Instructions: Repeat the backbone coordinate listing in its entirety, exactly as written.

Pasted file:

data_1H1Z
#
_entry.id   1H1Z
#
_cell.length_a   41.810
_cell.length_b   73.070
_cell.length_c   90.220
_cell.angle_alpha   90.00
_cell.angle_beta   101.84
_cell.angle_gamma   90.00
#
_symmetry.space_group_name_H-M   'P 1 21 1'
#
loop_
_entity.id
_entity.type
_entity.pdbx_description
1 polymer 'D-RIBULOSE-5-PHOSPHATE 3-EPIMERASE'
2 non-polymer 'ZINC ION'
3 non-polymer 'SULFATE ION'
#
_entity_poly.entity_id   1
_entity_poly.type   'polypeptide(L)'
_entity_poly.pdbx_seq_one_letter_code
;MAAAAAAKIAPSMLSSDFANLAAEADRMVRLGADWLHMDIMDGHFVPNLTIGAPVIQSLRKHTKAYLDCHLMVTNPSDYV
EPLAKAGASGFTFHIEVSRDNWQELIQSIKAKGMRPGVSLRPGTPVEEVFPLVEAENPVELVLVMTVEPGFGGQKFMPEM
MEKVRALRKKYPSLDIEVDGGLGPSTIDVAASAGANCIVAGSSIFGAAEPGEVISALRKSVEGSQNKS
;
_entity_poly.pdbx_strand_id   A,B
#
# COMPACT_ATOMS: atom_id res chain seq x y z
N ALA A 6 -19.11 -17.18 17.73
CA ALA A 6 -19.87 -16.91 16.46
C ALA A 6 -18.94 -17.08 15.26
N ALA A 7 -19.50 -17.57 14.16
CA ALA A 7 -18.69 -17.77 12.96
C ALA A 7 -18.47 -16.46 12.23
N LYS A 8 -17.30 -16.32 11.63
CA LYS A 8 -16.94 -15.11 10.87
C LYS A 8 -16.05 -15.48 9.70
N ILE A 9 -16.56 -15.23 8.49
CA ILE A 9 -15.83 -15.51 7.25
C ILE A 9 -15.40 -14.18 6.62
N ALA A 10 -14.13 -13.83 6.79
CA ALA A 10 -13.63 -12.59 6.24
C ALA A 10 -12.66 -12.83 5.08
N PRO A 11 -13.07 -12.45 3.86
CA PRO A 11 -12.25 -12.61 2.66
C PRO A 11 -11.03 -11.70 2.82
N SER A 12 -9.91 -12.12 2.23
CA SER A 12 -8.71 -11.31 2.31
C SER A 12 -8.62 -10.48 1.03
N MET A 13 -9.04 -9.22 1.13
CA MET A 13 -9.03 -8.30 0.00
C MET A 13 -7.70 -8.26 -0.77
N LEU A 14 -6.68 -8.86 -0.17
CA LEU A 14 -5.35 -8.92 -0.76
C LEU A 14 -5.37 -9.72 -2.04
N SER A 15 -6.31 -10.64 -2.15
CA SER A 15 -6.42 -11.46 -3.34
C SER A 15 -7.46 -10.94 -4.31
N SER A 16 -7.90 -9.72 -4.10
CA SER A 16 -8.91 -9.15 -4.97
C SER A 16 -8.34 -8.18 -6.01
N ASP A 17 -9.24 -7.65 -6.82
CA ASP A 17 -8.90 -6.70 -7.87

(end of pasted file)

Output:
data_1H1Z
#
_entry.id   1H1Z
#
_cell.length_a   41.810
_cell.length_b   73.070
_cell.length_c   90.220
_cell.angle_alpha   90.00
_cell.angle_beta   101.84
_cell.angle_gamma   90.00
#
_symmetry.space_group_name_H-M   'P 1 21 1'
#
loop_
_entity.id
_entity.type
_entity.pdbx_description
1 polymer 'D-RIBULOSE-5-PHOSPHATE 3-EPIMERASE'
2 non-polymer 'ZINC ION'
3 non-polymer 'SULFATE ION'
#
_entity_poly.entity_id   1
_entity_poly.type   'polypeptide(L)'
_entity_poly.pdbx_seq_one_letter_code
;MAAAAAAKIAPSMLSSDFANLAAEADRMVRLGADWLHMDIMDGHFVPNLTIGAPVIQSLRKHTKAYLDCHLMVTNPSDYV
EPLAKAGASGFTFHIEVSRDNWQELIQSIKAKGMRPGVSLRPGTPVEEVFPLVEAENPVELVLVMTVEPGFGGQKFMPEM
MEKVRALRKKYPSLDIEVDGGLGPSTIDVAASAGANCIVAGSSIFGAAEPGEVISALRKSVEGSQNKS
;
_entity_poly.pdbx_strand_id   A,B
#
# COMPACT_ATOMS: atom_id res chain seq x y z
N ALA A 6 -19.11 -17.18 17.73
CA ALA A 6 -19.87 -16.91 16.46
C ALA A 6 -18.94 -17.08 15.26
N ALA A 7 -19.50 -17.57 14.16
CA ALA A 7 -18.69 -17.77 12.96
C ALA A 7 -18.47 -16.46 12.23
N LYS A 8 -17.30 -16.32 11.63
CA LYS A 8 -16.94 -15.11 10.87
C LYS A 8 -16.05 -15.48 9.70
N ILE A 9 -16.56 -15.23 8.49
CA ILE A 9 -15.83 -15.51 7.25
C ILE A 9 -15.40 -14.18 6.62
N ALA A 10 -14.13 -13.83 6.79
CA ALA A 10 -13.63 -12.59 6.24
C ALA A 10 -12.66 -12.83 5.08
N PRO A 11 -13.07 -12.45 3.86
CA PRO A 11 -12.25 -12.61 2.66
C PRO A 11 -11.03 -11.70 2.82
N SER A 12 -9.91 -12.12 2.23
CA SER A 12 -8.71 -11.31 2.31
C SER A 12 -8.62 -10.48 1.03
N MET A 13 -9.04 -9.22 1.13
CA MET A 13 -9.03 -8.30 0.00
C MET A 13 -7.70 -8.26 -0.77
N LEU A 14 -6.68 -8.86 -0.17
CA LEU A 14 -5.35 -8.92 -0.76
C LEU A 14 -5.37 -9.72 -2.04
N SER A 15 -6.31 -10.64 -2.15
CA SER A 15 -6.42 -11.46 -3.34
C SER A 15 -7.46 -10.94 -4.31
N SER A 16 -7.90 -9.72 -4.10
CA SER A 16 -8.91 -9.15 -4.97
C SER A 16 -8.34 -8.18 -6.01
N ASP A 17 -9.24 -7.65 -6.82
CA ASP A 17 -8.90 -6.70 -7.87